What to Avoid When Resloping a Lawn

There are a few things you'll want to avoid when resloping a lawn:

  • Don't make the yard slope too steep. A slope that's too steep will be difficult to mow and care for, and it may erode over time.
  • Don't make the slope too shallow. A slope that's too shallow won't provide adequate drainage and may result in waterlogging.
  • Don't use topsoil that's too sandy or too clay-like. Soil that's too sandy will not hold moisture well, while soil that's too clay-like will be difficult to work with.

Consult with a professional to get advice on the best type of soil to use for your lawn.

How to Prepare for Resloping a Lawn

There are a few things you can do to prepare for resloping a lawn:

  • Call your local utility companies to mark any underground cables or pipes.
  • Remove any large rocks or other obstructions from the yard.
  • Rake the yard smooth and remove any lumps or bumps.
  • Water the yard well.
  • Stake out the area with string and stakes, and mark the new contours with tape or chalk.

If you're hiring a professional to do the resloping for you, make sure you have enough space for them to work.

Cost Factors of Resloping a Lawn

The average cost of resloping a lawn will vary depending on the size of the yard and the amount of work that needs to be done. Landscaping costs also depend on the grading contractors you have hired. You may want to consult with a landscaping professional to get an estimate for the job.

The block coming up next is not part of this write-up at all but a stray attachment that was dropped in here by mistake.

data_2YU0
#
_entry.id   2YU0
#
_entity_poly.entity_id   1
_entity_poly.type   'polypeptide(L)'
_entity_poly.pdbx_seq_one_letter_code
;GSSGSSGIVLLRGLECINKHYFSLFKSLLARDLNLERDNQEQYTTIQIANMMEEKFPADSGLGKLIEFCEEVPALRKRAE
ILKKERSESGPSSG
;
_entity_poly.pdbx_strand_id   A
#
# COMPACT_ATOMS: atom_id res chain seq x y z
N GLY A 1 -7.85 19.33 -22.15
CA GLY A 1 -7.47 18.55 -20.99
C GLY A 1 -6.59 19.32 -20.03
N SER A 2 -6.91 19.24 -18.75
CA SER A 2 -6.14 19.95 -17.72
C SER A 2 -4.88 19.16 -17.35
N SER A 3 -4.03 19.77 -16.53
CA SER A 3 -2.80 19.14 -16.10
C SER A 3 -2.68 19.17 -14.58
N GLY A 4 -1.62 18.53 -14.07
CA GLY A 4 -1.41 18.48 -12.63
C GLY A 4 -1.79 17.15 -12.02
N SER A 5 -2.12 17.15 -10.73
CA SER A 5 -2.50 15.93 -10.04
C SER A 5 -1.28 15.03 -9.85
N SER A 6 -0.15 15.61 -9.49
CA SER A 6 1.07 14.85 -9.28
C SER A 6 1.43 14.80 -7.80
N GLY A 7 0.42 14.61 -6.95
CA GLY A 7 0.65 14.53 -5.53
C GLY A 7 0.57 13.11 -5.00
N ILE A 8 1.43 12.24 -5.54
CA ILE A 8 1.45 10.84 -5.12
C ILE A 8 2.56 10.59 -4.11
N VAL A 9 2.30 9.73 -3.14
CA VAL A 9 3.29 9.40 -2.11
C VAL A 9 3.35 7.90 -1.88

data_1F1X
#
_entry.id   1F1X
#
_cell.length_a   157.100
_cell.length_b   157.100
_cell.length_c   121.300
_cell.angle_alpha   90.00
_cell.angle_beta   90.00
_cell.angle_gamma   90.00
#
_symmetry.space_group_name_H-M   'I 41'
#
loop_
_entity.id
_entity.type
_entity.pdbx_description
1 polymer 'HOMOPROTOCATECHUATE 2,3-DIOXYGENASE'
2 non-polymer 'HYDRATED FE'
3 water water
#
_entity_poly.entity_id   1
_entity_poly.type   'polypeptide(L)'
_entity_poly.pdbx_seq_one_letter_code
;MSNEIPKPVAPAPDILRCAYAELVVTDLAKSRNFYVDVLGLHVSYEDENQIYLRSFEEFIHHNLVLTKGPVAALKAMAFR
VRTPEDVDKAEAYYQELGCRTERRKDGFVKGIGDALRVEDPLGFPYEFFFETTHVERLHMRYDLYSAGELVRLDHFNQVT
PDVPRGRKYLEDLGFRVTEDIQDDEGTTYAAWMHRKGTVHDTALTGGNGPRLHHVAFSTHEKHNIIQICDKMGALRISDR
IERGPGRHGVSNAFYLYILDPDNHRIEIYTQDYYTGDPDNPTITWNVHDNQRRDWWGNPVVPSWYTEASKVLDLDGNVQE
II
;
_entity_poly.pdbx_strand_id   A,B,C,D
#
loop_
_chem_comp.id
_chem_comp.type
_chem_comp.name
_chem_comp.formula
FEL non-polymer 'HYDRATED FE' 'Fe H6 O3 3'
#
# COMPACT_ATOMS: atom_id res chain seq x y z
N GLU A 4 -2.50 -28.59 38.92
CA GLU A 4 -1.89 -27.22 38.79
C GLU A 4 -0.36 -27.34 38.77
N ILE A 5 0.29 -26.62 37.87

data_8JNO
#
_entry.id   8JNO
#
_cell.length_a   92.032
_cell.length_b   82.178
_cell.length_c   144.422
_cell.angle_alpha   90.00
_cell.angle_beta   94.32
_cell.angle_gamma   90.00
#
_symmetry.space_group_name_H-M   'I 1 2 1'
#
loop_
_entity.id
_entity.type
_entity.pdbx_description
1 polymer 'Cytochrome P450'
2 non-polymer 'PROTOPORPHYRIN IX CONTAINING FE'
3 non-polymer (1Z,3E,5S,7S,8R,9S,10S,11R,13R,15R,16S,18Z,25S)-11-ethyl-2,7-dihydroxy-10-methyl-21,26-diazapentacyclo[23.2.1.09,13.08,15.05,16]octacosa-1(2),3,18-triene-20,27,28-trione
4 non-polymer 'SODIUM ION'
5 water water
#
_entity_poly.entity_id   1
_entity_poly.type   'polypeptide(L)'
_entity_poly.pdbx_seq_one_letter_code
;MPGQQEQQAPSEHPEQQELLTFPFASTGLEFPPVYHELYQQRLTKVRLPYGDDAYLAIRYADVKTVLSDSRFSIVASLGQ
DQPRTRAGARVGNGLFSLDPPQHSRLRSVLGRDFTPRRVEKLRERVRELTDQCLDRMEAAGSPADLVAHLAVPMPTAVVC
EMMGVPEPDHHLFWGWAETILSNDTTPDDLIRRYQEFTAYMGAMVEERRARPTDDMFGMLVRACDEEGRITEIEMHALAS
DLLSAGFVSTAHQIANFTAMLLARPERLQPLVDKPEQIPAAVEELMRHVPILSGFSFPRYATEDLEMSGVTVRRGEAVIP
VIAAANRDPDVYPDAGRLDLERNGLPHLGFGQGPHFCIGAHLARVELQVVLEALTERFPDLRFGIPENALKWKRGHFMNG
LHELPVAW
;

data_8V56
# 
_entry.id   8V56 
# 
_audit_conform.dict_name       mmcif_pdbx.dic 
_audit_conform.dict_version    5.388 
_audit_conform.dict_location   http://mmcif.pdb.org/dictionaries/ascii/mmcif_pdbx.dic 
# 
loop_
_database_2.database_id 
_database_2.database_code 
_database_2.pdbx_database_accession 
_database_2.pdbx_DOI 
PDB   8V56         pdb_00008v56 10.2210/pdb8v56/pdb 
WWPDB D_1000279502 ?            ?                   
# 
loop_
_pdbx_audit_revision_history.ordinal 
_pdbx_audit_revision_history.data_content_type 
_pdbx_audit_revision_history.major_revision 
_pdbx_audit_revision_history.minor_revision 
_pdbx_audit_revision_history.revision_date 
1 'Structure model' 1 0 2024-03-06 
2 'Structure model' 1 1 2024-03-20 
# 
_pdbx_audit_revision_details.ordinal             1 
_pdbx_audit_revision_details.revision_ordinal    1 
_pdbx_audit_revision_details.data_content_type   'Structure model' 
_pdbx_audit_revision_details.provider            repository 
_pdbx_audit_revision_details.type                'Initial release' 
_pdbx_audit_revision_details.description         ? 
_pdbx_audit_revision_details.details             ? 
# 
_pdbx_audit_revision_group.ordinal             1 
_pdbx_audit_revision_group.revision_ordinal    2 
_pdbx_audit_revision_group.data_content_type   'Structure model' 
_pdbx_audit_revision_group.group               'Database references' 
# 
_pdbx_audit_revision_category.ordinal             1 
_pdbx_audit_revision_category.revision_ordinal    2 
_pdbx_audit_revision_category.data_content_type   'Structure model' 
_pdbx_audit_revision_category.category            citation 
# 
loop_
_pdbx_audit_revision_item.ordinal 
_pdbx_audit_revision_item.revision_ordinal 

Duration of Resloping a Lawn

The duration of sloping a lawn will vary depending on the size of the yard and the amount of work that needs to be done. A small yard can usually be resloped in a day, while a large yard may take several days.

Why Should You Grade Your Yard?

One of the reasons to grade your property can be to relocate any current water or run it off to a different location, from its current location. Homes are often replanted so the lawn can fall away from the property for better drainage. A proper grading is effective in keeping water out of the home and prevents flooding as well as foundation issues that might happen.

Who does Lawn Resloping?

Lawn resloping can be done by a professional landscaper or by a do-it-yourselfer. If you're hiring a professional, make sure they have experience with lawn resloping. If you're doing the job yourself, be sure to follow all instructions carefully and take your time. Either way, it's important to call your local utility companies before starting any work so that you don't damage any underground utility lines.

Landscaping Company

If you decide to hire a professional company to help with the grading of your land, then be sure to select an reputable and experienced company. Look for companies that offer free consultations and quotes so you can compare prices. Be sure to read reviews online and ask for referrals from friends or family before making a decision.

When selecting a company, be sure to ask about their experience in grading and landscaping. Also, make sure to inquire about the type of equipment they will use, as well as what type of soil they recommend using. Remember to get everything in writing so you have a contract to protect yourself.

Post Your Project For Us Today!

We, at Geolance, have a team of highly qualified landscaping professionals who are well equipped with extensive knowledge and experience about regrading a lawn. Post your project for us today, and we will get in touch with you right away.

Geolance is an on-demand staffing platform

We're a new kind of staffing platform that simplifies the process for professionals to find work. No more tedious job boards, we've done all the hard work for you.

Geolance is a search engine that combines the power of machine learning with human input to make finding information easier.

© Copyright 2021 Geolance. All rights reserved.